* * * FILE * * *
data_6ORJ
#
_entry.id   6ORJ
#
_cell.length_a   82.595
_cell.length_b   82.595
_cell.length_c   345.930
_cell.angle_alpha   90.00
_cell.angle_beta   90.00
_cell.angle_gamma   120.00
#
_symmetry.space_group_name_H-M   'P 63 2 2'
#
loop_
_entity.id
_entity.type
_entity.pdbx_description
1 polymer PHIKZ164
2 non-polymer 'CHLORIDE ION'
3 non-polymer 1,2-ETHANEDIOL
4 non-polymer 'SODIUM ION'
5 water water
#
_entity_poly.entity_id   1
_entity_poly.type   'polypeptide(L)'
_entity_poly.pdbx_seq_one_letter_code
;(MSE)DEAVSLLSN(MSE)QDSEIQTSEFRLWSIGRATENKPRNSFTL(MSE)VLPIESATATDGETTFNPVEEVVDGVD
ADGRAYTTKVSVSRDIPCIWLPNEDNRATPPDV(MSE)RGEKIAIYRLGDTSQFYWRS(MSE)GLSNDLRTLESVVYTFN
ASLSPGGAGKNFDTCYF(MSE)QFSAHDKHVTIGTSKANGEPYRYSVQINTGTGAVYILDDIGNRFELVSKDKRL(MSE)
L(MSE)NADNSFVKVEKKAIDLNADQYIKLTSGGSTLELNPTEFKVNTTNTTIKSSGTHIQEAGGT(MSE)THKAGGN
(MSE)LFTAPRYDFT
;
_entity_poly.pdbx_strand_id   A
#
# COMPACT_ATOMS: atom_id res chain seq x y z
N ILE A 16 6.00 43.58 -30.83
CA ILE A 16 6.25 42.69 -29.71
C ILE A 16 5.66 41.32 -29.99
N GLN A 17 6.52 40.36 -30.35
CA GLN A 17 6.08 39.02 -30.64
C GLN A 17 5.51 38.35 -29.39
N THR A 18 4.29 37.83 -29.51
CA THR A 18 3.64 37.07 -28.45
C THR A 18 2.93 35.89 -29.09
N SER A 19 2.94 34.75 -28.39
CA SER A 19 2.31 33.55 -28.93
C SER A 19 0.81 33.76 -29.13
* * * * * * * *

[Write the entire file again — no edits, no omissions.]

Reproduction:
data_6ORJ
#
_entry.id   6ORJ
#
_cell.length_a   82.595
_cell.length_b   82.595
_cell.length_c   345.930
_cell.angle_alpha   90.00
_cell.angle_beta   90.00
_cell.angle_gamma   120.00
#
_symmetry.space_group_name_H-M   'P 63 2 2'
#
loop_
_entity.id
_entity.type
_entity.pdbx_description
1 polymer PHIKZ164
2 non-polymer 'CHLORIDE ION'
3 non-polymer 1,2-ETHANEDIOL
4 non-polymer 'SODIUM ION'
5 water water
#
_entity_poly.entity_id   1
_entity_poly.type   'polypeptide(L)'
_entity_poly.pdbx_seq_one_letter_code
;(MSE)DEAVSLLSN(MSE)QDSEIQTSEFRLWSIGRATENKPRNSFTL(MSE)VLPIESATATDGETTFNPVEEVVDGVD
ADGRAYTTKVSVSRDIPCIWLPNEDNRATPPDV(MSE)RGEKIAIYRLGDTSQFYWRS(MSE)GLSNDLRTLESVVYTFN
ASLSPGGAGKNFDTCYF(MSE)QFSAHDKHVTIGTSKANGEPYRYSVQINTGTGAVYILDDIGNRFELVSKDKRL(MSE)
L(MSE)NADNSFVKVEKKAIDLNADQYIKLTSGGSTLELNPTEFKVNTTNTTIKSSGTHIQEAGGT(MSE)THKAGGN
(MSE)LFTAPRYDFT
;
_entity_poly.pdbx_strand_id   A
#
# COMPACT_ATOMS: atom_id res chain seq x y z
N ILE A 16 6.00 43.58 -30.83
CA ILE A 16 6.25 42.69 -29.71
C ILE A 16 5.66 41.32 -29.99
N GLN A 17 6.52 40.36 -30.35
CA GLN A 17 6.08 39.02 -30.64
C GLN A 17 5.51 38.35 -29.39
N THR A 18 4.29 37.83 -29.51
CA THR A 18 3.64 37.07 -28.45
C THR A 18 2.93 35.89 -29.09
N SER A 19 2.94 34.75 -28.39
CA SER A 19 2.31 33.55 -28.93
C SER A 19 0.81 33.76 -29.13